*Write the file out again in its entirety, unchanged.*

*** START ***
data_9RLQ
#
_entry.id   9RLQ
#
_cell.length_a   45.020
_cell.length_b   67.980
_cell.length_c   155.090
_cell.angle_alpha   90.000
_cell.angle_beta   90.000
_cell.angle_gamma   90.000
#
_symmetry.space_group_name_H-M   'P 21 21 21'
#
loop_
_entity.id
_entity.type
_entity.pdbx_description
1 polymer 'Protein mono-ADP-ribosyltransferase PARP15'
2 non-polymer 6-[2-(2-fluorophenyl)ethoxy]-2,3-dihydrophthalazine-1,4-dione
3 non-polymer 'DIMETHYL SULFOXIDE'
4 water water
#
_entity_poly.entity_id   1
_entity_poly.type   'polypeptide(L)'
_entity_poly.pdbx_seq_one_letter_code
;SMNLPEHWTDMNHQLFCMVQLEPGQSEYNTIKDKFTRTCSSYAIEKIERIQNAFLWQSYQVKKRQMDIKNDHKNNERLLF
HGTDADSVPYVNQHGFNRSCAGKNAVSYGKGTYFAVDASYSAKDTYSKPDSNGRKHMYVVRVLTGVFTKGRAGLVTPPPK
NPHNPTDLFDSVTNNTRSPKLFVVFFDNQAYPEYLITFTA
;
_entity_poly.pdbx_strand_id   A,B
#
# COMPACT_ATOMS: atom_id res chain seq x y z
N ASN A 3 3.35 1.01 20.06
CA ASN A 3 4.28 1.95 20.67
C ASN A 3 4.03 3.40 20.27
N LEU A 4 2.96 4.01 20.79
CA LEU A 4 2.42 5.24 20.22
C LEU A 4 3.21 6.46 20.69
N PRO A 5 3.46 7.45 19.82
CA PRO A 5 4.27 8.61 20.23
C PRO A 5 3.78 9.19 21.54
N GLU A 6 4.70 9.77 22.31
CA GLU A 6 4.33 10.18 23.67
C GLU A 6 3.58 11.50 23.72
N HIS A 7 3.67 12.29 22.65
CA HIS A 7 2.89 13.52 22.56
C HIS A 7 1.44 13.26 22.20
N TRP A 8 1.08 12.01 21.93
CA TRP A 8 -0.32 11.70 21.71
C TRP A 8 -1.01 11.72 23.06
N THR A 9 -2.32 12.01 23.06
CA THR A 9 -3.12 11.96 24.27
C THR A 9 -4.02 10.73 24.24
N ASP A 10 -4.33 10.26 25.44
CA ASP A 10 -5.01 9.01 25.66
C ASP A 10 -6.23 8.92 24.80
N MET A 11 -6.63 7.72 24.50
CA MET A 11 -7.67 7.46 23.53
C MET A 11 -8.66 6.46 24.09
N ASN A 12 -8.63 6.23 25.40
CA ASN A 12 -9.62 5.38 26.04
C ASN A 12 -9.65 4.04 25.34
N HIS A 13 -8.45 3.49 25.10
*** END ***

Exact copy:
data_9RLQ
#
_entry.id   9RLQ
#
_cell.length_a   45.020
_cell.length_b   67.980
_cell.length_c   155.090
_cell.angle_alpha   90.000
_cell.angle_beta   90.000
_cell.angle_gamma   90.000
#
_symmetry.space_group_name_H-M   'P 21 21 21'
#
loop_
_entity.id
_entity.type
_entity.pdbx_description
1 polymer 'Protein mono-ADP-ribosyltransferase PARP15'
2 non-polymer 6-[2-(2-fluorophenyl)ethoxy]-2,3-dihydrophthalazine-1,4-dione
3 non-polymer 'DIMETHYL SULFOXIDE'
4 water water
#
_entity_poly.entity_id   1
_entity_poly.type   'polypeptide(L)'
_entity_poly.pdbx_seq_one_letter_code
;SMNLPEHWTDMNHQLFCMVQLEPGQSEYNTIKDKFTRTCSSYAIEKIERIQNAFLWQSYQVKKRQMDIKNDHKNNERLLF
HGTDADSVPYVNQHGFNRSCAGKNAVSYGKGTYFAVDASYSAKDTYSKPDSNGRKHMYVVRVLTGVFTKGRAGLVTPPPK
NPHNPTDLFDSVTNNTRSPKLFVVFFDNQAYPEYLITFTA
;
_entity_poly.pdbx_strand_id   A,B
#
# COMPACT_ATOMS: atom_id res chain seq x y z
N ASN A 3 3.35 1.01 20.06
CA ASN A 3 4.28 1.95 20.67
C ASN A 3 4.03 3.40 20.27
N LEU A 4 2.96 4.01 20.79
CA LEU A 4 2.42 5.24 20.22
C LEU A 4 3.21 6.46 20.69
N PRO A 5 3.46 7.45 19.82
CA PRO A 5 4.27 8.61 20.23
C PRO A 5 3.78 9.19 21.54
N GLU A 6 4.70 9.77 22.31
CA GLU A 6 4.33 10.18 23.67
C GLU A 6 3.58 11.50 23.72
N HIS A 7 3.67 12.29 22.65
CA HIS A 7 2.89 13.52 22.56
C HIS A 7 1.44 13.26 22.20
N TRP A 8 1.08 12.01 21.93
CA TRP A 8 -0.32 11.70 21.71
C TRP A 8 -1.01 11.72 23.06
N THR A 9 -2.32 12.01 23.06
CA THR A 9 -3.12 11.96 24.27
C THR A 9 -4.02 10.73 24.24
N ASP A 10 -4.33 10.26 25.44
CA ASP A 10 -5.01 9.01 25.66
C ASP A 10 -6.23 8.92 24.80
N MET A 11 -6.63 7.72 24.50
CA MET A 11 -7.67 7.46 23.53
C MET A 11 -8.66 6.46 24.09
N ASN A 12 -8.63 6.23 25.40
CA ASN A 12 -9.62 5.38 26.04
C ASN A 12 -9.65 4.04 25.34
N HIS A 13 -8.45 3.49 25.10